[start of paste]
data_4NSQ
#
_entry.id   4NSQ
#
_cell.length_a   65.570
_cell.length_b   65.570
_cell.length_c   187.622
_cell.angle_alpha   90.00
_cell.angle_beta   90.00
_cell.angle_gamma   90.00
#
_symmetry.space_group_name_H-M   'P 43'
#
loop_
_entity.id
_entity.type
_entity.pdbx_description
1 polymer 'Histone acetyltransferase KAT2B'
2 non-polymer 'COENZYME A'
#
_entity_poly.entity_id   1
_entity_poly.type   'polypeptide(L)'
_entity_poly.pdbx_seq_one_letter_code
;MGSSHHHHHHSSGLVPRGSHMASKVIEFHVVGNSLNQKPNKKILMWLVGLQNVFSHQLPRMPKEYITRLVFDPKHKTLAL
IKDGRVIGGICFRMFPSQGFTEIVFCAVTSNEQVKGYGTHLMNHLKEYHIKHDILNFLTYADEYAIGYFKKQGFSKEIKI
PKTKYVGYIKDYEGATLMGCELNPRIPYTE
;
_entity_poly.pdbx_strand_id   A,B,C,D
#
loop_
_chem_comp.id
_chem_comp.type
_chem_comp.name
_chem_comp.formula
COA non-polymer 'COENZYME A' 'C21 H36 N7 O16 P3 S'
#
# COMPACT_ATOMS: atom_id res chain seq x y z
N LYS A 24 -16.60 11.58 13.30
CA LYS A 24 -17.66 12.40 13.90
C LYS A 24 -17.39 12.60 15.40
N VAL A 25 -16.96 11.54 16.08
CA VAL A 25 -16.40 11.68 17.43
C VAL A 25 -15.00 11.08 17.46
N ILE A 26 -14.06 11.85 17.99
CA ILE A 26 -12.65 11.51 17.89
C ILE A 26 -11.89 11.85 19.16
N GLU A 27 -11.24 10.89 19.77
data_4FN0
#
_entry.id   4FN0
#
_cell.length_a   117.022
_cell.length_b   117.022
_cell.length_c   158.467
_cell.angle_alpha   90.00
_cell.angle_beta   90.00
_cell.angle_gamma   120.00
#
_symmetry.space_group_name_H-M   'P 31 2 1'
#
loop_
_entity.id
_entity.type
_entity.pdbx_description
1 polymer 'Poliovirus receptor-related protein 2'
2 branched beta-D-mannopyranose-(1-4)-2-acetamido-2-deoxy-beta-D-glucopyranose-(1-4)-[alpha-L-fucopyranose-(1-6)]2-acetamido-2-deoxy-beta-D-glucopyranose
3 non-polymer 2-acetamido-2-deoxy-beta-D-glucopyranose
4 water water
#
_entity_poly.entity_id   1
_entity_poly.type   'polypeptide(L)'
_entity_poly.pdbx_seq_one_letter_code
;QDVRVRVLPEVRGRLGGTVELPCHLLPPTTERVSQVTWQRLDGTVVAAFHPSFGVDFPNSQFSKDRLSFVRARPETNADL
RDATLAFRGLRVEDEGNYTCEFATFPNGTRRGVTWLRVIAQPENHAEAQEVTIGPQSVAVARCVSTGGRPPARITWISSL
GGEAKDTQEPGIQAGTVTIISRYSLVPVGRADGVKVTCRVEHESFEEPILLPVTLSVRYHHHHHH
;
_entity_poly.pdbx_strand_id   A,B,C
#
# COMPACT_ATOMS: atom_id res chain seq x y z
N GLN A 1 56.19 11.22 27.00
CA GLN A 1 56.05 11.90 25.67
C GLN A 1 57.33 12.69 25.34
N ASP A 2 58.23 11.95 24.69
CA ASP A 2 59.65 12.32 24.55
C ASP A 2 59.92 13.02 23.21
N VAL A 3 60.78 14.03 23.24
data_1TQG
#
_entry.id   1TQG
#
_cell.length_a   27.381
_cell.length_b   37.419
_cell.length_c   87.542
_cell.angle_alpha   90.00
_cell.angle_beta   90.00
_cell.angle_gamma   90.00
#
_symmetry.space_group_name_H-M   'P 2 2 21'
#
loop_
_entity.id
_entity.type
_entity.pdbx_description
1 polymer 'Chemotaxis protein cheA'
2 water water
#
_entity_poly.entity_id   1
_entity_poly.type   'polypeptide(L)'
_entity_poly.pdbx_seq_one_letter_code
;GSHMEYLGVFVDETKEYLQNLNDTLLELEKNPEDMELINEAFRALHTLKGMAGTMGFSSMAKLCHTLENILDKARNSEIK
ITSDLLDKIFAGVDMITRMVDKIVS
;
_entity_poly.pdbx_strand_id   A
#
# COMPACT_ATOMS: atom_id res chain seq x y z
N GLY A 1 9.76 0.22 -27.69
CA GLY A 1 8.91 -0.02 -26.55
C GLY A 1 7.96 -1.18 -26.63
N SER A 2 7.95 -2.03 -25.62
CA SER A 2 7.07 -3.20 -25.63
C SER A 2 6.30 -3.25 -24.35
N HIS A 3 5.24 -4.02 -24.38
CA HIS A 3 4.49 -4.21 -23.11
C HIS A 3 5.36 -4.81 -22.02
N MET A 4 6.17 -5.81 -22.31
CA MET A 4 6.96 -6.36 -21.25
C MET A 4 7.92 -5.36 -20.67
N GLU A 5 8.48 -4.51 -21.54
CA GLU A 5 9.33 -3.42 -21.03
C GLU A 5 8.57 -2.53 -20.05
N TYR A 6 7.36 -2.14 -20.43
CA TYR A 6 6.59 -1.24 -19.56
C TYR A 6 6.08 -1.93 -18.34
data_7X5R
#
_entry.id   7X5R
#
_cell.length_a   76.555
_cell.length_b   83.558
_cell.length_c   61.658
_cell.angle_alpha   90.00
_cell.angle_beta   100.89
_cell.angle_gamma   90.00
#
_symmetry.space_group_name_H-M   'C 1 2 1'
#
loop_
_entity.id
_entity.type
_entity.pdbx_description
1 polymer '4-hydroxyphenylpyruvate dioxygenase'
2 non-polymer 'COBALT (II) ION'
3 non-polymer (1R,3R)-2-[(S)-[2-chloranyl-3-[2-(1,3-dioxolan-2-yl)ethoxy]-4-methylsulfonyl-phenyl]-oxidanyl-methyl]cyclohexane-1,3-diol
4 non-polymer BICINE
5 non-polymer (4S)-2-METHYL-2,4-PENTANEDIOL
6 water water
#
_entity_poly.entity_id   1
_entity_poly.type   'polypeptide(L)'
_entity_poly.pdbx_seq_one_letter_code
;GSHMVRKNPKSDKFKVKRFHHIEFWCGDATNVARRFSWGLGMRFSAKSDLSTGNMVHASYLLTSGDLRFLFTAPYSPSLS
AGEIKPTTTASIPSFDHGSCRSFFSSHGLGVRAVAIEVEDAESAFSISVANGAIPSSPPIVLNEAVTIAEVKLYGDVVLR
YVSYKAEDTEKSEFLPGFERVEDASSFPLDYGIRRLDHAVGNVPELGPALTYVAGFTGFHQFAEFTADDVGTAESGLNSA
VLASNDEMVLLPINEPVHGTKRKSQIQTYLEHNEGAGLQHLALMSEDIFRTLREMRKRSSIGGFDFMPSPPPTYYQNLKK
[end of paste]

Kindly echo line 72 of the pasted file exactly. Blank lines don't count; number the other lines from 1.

_entity_poly.pdbx_seq_one_letter_code